Was Atlanta spa shooting spree a hate crime?
"21 year old gunman shot eight people at three Asian Smalls, a Georgia State University professor who studied extremism weighs in on the gunman's motive. So is it a hate crime or not? Do you see a potential case for hate crime charges here? Absolutely. WSB Scots laid along with guests MIA Bloom on Atlanta's Morning news Sunday, the Anti Defamation League Chris needs This is a hate crime, and they would know she's a professor at Georgia State who studies terrorism and extremism. Every one of us are saying it's probably I hate crime or bias crimes. The investigation still needs to play out. We need to have sufficient evidence. Robin Wolinsky
Atlanta's Georgia State University Report: COVID-19 Attack On Brain, Not Lungs, Triggers Severe Disease
"georgia state university" Discussed on WSB-AM
"A misplaced cigarette is to blame for starting a fire in the southwest Atlanta home that killed a 71 year old woman. Five people in the home were able to get out. Gloria Mae's son, Paxton may says he was awoken this morning with the horrible news, he tells Channel two action news. His mother was apparently trapped in a hospital bed. Everything burned up. Everything burned up. It was terrible. They say they've been trying to call Mrs 5 A.m.. I'm asleep asleep in a different house. A day earlier, a woman and four Children all under the age of five were tragically killed in a house fire into camp County of that fire is still under investigation. The House of Representatives is expected to introduce the articles of impeachment against President Trump Tomorrow. Ah vote could come Wednesday, Georgia State University Constitutional law professor Eric Sigel tells Channel two action news Democrats it should not rush the process and should include charges related to his call to Georgia Secretary of State They probably better, more succinct way of doing this is to impeach on the first phone call to impeach on charges of incitement. The girl says the call alone could be impeachable offense adore demand with connections to the Cuban on conspiracy theories among at least 16 people facing federal charges from Wednesday's chaos at the U. S. Capitol, Cleveland MEREDITH of Hiawassee is charged with threatening House Speaker met Nancy Pelosi. MEREDITH also reportedly faces weapons charges. FBI agents allegedly found an assault rifle handguns and hundreds of rounds of ammunition when they searched his truck and trailer in the parking lot of a Washington D. C hotel. Apple is joining Google and removing the Social media APP parlor from its APP store. Apple says it supports diverse points of view, but there's no place it says for threats of violence and illegal activity. Organizers of Wednesday's protests at the U. S Capitol used parlor WSB news time 3 32. We're.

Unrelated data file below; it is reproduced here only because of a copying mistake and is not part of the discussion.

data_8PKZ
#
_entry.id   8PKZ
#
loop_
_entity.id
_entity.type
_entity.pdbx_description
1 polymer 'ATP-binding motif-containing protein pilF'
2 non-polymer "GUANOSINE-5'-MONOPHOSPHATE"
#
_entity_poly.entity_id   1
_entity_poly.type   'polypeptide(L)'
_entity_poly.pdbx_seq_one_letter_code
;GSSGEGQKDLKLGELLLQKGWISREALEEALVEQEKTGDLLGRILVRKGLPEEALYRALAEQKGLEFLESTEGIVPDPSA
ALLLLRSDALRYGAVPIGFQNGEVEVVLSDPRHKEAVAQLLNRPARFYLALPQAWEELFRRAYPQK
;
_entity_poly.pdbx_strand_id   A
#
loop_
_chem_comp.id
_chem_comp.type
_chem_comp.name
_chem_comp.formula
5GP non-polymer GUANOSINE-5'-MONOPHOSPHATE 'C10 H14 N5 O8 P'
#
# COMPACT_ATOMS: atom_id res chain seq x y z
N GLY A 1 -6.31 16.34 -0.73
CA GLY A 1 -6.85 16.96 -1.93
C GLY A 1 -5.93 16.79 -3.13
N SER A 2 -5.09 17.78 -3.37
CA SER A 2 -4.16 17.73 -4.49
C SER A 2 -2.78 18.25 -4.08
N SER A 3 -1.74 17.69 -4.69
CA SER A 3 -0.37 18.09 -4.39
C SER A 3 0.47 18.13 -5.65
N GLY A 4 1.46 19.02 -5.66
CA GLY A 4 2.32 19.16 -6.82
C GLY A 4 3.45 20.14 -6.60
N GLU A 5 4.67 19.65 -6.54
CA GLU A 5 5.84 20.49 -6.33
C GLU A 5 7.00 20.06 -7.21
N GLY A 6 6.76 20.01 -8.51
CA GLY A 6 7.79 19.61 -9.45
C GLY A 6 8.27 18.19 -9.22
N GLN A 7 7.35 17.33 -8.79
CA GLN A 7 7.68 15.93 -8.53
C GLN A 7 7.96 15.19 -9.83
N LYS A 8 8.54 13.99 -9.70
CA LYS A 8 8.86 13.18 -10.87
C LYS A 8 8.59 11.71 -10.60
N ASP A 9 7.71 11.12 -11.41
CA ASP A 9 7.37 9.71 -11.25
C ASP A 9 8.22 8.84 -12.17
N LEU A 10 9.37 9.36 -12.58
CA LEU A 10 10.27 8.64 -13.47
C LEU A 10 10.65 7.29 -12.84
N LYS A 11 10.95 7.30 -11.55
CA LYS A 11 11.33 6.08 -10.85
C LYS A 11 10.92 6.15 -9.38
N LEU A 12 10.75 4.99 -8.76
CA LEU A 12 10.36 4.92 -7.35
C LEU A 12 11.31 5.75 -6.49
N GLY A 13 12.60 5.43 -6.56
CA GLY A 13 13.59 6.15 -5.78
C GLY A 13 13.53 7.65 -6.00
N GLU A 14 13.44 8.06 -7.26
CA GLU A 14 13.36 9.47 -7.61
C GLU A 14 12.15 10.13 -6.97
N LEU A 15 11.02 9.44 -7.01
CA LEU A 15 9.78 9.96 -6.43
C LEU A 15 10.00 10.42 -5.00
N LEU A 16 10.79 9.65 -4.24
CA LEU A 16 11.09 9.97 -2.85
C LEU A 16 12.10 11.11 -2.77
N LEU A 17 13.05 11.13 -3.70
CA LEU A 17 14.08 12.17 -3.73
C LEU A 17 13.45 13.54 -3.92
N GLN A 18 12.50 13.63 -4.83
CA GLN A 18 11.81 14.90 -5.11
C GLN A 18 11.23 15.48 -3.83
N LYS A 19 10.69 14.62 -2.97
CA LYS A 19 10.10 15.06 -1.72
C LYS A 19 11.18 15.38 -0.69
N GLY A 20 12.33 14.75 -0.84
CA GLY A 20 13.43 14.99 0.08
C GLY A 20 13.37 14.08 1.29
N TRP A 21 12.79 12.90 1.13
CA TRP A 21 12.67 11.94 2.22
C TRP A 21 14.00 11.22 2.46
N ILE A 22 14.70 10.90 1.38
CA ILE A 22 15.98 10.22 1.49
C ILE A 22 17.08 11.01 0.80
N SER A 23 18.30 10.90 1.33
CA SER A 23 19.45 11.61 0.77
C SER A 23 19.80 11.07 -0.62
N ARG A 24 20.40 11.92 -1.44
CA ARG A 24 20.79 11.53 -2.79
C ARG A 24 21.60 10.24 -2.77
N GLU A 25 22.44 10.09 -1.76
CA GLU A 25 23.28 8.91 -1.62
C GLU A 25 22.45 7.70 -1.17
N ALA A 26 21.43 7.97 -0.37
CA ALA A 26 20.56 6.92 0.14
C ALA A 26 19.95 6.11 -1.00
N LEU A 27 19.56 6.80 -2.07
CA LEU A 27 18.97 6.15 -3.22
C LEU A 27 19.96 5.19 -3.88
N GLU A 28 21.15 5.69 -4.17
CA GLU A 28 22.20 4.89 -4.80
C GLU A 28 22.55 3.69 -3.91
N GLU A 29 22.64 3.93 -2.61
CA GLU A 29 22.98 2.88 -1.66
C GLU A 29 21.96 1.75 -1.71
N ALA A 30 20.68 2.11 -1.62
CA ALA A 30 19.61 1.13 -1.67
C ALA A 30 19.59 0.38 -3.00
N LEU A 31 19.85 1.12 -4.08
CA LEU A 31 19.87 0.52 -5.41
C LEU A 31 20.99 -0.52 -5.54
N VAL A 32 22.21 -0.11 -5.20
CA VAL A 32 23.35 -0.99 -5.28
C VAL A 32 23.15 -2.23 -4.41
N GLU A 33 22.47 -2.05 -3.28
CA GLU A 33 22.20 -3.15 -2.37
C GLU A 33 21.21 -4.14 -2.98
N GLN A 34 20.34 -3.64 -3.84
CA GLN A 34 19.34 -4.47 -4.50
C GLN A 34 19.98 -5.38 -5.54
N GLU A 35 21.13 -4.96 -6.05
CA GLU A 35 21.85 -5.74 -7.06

"georgia state university" Discussed on WSB-AM
"Senator Lisa Murkowski and calling for Trump to in his words, go away as soon as possible. I think the president has disqualified himself. From ever certainly serving in office again. I don't think he would is electable in any way. And I don't think he's going to be exercising anything like the kind of influence that he has had over. The Republican Party. Going forward to me, speaking on CNN's state of the Union says there needs to be some accountability. Georgia State University Constitutional law professor Eric Sigel telling Channel Two action news, though that Democrats shouldn't rush rush the process and should include charges related to his coal. The Georgia secretary of state President Trump's call, that is, they probably better, more succinct way of doing this is to impeach on the first phone call to impeach on charges of incitement. CBS's 60 Minutes, reports a second call to a state investigator by President Trump. Siegel says the calls alone could be impeachable offenses, Family and friends of a Kennesaw woman killed in Washington D. C on Wednesday during riots or coming to her defense we hear more now from WSB s Jennifer Perry just issues in the wrong place at the wrong time. Roseanne, Boylan's former boss and friend, Frank Corolla, tells Channel two action news that Boylan was upset by the outcome of the election, but he doesn't believe she'd participate in violence. Death still under investigation, but police have indicated she might have been crushed by the crowds. Corolla just wants his friend to be remembered, Sweet, Kind, gentle person and as a patriot, Jennifer Perry, 95.5 ws Pea, Apple and Amazon or suspending the parlor social networking APP in the latest social media crackdown following the deadly storming of the U. S Capitol this past week. President. Trump has already been banned from Twitter and suspended from Facebook and Instagram for the time being continuing coverage Now of the Corona virus pandemic. At least 100 people died of covert 19 yesterday alone, marking the highest single day death toll since August. This is for the state of Georgia that pushes the death toll to at least 10,280 people since the pandemic began here last March. Well, there's growing concern about the ability of George's hospitals to handle the Surgeon Cove. It patients. Here's Channel two action news reporter Laurie Wilson state reports ICU.
"georgia state university" Discussed on WSB-AM